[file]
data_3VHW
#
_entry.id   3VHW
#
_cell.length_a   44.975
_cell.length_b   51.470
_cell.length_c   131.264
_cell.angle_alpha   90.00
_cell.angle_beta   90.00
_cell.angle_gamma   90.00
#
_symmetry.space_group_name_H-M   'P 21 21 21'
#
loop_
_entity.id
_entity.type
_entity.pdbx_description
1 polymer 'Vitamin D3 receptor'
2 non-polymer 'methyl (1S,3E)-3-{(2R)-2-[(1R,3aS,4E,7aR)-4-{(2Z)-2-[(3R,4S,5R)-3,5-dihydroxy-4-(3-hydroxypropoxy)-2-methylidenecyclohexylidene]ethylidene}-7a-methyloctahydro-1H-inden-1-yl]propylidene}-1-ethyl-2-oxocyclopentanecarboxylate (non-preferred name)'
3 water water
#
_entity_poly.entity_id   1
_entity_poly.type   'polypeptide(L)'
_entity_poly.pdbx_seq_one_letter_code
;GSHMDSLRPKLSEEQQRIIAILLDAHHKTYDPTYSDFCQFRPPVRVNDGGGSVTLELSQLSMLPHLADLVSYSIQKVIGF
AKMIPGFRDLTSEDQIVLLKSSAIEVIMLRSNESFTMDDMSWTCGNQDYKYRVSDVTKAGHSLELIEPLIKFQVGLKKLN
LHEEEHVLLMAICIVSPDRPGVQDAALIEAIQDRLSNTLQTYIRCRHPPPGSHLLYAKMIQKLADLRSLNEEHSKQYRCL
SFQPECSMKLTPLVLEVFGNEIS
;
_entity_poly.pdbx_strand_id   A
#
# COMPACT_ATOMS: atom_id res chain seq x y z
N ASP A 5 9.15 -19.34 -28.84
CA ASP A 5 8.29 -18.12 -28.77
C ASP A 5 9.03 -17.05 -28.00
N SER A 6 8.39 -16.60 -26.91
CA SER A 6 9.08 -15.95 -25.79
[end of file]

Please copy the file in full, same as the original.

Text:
data_3VHW
#
_entry.id   3VHW
#
_cell.length_a   44.975
_cell.length_b   51.470
_cell.length_c   131.264
_cell.angle_alpha   90.00
_cell.angle_beta   90.00
_cell.angle_gamma   90.00
#
_symmetry.space_group_name_H-M   'P 21 21 21'
#
loop_
_entity.id
_entity.type
_entity.pdbx_description
1 polymer 'Vitamin D3 receptor'
2 non-polymer 'methyl (1S,3E)-3-{(2R)-2-[(1R,3aS,4E,7aR)-4-{(2Z)-2-[(3R,4S,5R)-3,5-dihydroxy-4-(3-hydroxypropoxy)-2-methylidenecyclohexylidene]ethylidene}-7a-methyloctahydro-1H-inden-1-yl]propylidene}-1-ethyl-2-oxocyclopentanecarboxylate (non-preferred name)'
3 water water
#
_entity_poly.entity_id   1
_entity_poly.type   'polypeptide(L)'
_entity_poly.pdbx_seq_one_letter_code
;GSHMDSLRPKLSEEQQRIIAILLDAHHKTYDPTYSDFCQFRPPVRVNDGGGSVTLELSQLSMLPHLADLVSYSIQKVIGF
AKMIPGFRDLTSEDQIVLLKSSAIEVIMLRSNESFTMDDMSWTCGNQDYKYRVSDVTKAGHSLELIEPLIKFQVGLKKLN
LHEEEHVLLMAICIVSPDRPGVQDAALIEAIQDRLSNTLQTYIRCRHPPPGSHLLYAKMIQKLADLRSLNEEHSKQYRCL
SFQPECSMKLTPLVLEVFGNEIS
;
_entity_poly.pdbx_strand_id   A
#
# COMPACT_ATOMS: atom_id res chain seq x y z
N ASP A 5 9.15 -19.34 -28.84
CA ASP A 5 8.29 -18.12 -28.77
C ASP A 5 9.03 -17.05 -28.00
N SER A 6 8.39 -16.60 -26.91
CA SER A 6 9.08 -15.95 -25.79